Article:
Tag Archive: Babette Zemel

Dec 1 2017

World Aids Day, Be My Sugar Award, Puberty and Bone Density, Stents vs. Shunts

This first of December, we’re recognizing World Aids Day by sharing the latest research from Children’s Hospital of Philadelphia investigators who partnered with the University of Pennsylvania, the University of Botswana, and the Botswana Ministry of Health through the Botswana-UPenn partnership, in order to address sub-Saharan Africa’s HIV/AIDS epidemic. Alongside their findings published last week, our news roundup also includes special congratulations to Diva De León-Crutchlow, MD, on a “sweet” new award from Congenital Hyperinsulinism International, and novel research findings from our investigators who study cardiology, genetics, and puberty.

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Sep 19 2017

Are Teens Still Building Bone After Attaining Their Adult Height?

The Finding:

Bone mineral accrual doesn’t keep pace with height growth prior to adolescence, according to a national study. After a teenager reaches adult height, bone mineral accrual tends to play catch-up: Roughly 10 percent of bone mass continues to accumulate after height growth is complete. The study findings also suggest that bone growth is site-specific, with bone mineral density developing at different rates in different parts of the skeleton.

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Nov 1 2016

CHOP Honors Superhuman Abilities of Clinical Research Coordinators

CLINICAL RESEARCH COORDINATORSNot all superheroes wear masks and capes. At Children’s Hospital of Philadelphia, clinical research coordinators are the often-unsung superheroes doing important work in plain clothes and in plain sight.

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Aug 9 2016

“We’re Just Laughing About Poop”: A Clinical Research Study Experience Q&A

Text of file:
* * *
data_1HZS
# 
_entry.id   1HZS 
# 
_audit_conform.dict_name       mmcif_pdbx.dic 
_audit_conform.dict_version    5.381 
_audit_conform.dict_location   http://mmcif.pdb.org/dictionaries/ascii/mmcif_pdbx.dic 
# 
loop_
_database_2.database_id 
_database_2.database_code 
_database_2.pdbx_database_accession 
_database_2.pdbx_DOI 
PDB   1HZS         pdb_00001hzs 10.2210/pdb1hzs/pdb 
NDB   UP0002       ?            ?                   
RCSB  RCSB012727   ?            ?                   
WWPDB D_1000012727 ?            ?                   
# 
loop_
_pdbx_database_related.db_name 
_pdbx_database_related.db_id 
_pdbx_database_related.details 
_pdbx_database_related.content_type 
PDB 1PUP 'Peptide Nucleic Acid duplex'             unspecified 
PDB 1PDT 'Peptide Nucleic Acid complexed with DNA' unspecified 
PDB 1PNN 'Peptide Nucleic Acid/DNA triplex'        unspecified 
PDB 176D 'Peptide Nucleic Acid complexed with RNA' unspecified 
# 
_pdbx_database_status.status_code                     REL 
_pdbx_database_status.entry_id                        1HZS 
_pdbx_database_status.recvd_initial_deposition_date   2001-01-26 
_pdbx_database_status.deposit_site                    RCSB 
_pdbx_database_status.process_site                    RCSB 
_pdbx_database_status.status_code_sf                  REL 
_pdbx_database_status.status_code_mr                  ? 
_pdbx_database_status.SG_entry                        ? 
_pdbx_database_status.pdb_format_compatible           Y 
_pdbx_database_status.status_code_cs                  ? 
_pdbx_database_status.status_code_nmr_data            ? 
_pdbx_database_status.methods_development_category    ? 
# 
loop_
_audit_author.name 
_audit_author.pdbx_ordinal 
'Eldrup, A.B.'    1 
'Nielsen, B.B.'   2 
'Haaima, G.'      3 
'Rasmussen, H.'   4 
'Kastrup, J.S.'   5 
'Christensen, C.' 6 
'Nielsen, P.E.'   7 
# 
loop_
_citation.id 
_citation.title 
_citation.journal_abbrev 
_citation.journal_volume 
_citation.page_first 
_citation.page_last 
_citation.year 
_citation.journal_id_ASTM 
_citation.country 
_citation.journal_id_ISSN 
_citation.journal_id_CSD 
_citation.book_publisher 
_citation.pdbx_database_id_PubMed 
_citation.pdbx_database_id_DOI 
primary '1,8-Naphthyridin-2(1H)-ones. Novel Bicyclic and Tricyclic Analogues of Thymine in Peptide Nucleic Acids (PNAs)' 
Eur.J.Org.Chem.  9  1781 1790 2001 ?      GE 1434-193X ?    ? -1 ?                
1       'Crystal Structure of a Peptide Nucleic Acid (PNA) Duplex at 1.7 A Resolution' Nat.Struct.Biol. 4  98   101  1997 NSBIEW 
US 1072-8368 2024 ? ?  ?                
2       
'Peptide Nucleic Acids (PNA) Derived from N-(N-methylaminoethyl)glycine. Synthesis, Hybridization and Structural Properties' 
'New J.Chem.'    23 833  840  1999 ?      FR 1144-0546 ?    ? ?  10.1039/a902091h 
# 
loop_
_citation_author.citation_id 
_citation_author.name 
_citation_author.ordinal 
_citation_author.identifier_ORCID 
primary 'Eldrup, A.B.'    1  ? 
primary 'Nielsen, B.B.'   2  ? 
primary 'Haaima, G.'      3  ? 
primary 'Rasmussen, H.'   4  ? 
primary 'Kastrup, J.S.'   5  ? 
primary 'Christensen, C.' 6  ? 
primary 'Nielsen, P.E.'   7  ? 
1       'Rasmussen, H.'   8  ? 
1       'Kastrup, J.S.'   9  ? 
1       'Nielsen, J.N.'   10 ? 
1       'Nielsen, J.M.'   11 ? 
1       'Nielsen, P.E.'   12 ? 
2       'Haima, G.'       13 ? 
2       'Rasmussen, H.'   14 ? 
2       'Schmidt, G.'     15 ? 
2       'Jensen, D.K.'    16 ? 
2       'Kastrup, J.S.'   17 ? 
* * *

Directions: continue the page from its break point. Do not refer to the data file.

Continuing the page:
Clinical Research StudyNot every child who comes to the hospital is sick. Some of the families who visit The Children’s Hospital of Philadelphia on a regular basis are voluntary participants in research studies. Clinical research studies are an essential component of pediatric research that can lead to novel discoveries and advancements for populations in need.

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Jun 17 2016

CHOP Research In the News: New Sleep Times, Plastic Bronchitis, Exercise and Bone Strength, Military Families’ Healthcare Needs

CHOP Research In the NewsOur news highlights this week include new evidence-based sleep recommendations; a new champion for helping military families navigate children’s healthcare issues; a lifesaving solution to a mysterious surgical side effect; and an encouraging finding to help children predisposed to fragile bones grow up stronger.

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Apr 29 2016

CHOP Research In the News: Plastic Bronchitis, Baby BMI, Voice at the Vatican

CHOP Research In the NewsEvery week is full of discovery at The Children’s Hospital of Philadelphia. Among the highlights this week are a significant discovery and new treatment option in a heart surgery complication that affects young patients; a study of how to predict infants’ later obesity risk; and a CHOP cancer immunotherapy story hitting the world stage at an international conference.

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Mar 25 2016

CHOP Research In The News: Quantum Award, Bone Health, Antibiotics and Weight Gain

CHOP Research In the NewsNews abounds this first week of spring, and we bring you fresh insights from new scientific studies cultivated by experts at The Children’s Hospital of Philadelphia. But first, take a moment to celebrate a special award that recognizes the dedication of pediatric oncologist Richard Aplenc, MD, PhD, MSCE.

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Mar 24 2016

Researchers Examine Obesity, Cardiovascular Risks in Down Syndrome

Down Syndrome Children with Down syndrome (also known as Trisomy 21) are prone to obesity. Their families may be concerned about their future risks for cardiovascular problems as well as their quality of life.

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Dec 22 2015

Going Back to the Future of Obesity and Osteoporosis

osteoporosisMany of today’s healthy children and teens will develop later-onset chronic conditions including heart disease, cancer, and osteoporosis.

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Nov 11 2015

New Growth Charts for Down Syndrome a Tall Order

Portrait of beautiful girlPediatricians have long known that children with Down syndrome grow differently than typical children, but the last growth charts for children with Down syndrome were developed almost 30 years ago.

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